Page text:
# The maximum principle

Continuous functions whose domain is a closed enjoy two useful properties:

- the maximum principle
- the intermediate value theorem

This card covers the first. If a function is continuous and it's domain is a closed interval, then it has a maximum value (one or more values of the domain map to a maximum).

#### Bounded functions

Let \( X \subseteq \mathbb{R} \) and let \( f : X \to \mathbb{R} \) be a function.

We say that \( f \) is *bounded from above* iff [...].

We say that \( f \) is *bounded from below* iff [...].

We say that \( f \) is *bounded* iff it is both *bounded
from above* and *bounded from below*.

#### [...] are bounded

Let \( a < b \) be real numbers. Let \( f : [a,b] \to \mathbb{R} \) be a function [...] on \( [a, b] \). Then \( f \) is a bounded function.

#### Obtains maximum/minimum

Let \( f: X \to \mathbb{R} \) be a function, and \( x_0 \in X \).

We say that \( f \) *obtains its maximum* at \( x_0 \)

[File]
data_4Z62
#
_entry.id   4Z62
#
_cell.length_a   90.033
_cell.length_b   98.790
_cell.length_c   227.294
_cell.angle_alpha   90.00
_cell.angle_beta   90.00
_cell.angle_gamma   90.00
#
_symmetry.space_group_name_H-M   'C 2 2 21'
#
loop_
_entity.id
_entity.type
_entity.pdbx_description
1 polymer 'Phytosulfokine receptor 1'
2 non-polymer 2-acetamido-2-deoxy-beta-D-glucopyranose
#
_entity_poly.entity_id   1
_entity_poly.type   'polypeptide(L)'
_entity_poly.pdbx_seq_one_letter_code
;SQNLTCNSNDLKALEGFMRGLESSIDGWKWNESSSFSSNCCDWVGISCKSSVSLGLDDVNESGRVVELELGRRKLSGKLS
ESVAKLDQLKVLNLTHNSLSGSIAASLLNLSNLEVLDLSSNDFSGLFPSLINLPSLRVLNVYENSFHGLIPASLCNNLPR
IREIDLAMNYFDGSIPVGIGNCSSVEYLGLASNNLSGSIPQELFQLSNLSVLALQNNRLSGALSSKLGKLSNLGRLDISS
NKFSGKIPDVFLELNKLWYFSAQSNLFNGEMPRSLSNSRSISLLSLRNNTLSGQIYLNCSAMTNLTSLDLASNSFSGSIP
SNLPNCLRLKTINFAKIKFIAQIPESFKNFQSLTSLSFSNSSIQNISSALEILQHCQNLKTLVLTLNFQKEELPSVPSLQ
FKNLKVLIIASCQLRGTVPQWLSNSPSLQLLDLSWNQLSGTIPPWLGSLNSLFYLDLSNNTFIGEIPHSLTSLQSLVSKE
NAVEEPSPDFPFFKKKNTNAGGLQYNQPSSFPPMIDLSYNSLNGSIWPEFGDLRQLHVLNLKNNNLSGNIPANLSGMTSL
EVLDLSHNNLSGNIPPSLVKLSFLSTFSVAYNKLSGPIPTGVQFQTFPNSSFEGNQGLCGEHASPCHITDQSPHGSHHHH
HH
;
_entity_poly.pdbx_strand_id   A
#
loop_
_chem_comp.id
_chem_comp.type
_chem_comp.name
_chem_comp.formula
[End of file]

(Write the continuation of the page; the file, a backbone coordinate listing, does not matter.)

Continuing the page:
iff \( f(x_0) \ge f(x) \text{ for all } x \in X \).

We say that \( f \) *obtains its minimum* at \( x_0 \)
iff \( f(x_0) \le f(x) \text{ for all } x \in X \).

### Maximum principle

Let \( a < b \) be real numbers. Let \( f : [a,b] \to \mathbb{R} \) be a function continuous on \( [a, b] \).

Then there is an \( x_{max} \in [a, b] \) such that \( f(x_{max}) \ge f(x) \text{ for all } x \in [a, b] \) (\( f \) obtains its maximum at \( x_{max} \)).

Similarly, there is an \( x_{min} \in [a, b] \) such that \( f(x_{min}) \le f(x) \text{ for all } x \in [a, b] \) (\( f \) obtains its minimum at \( x_{min} \)).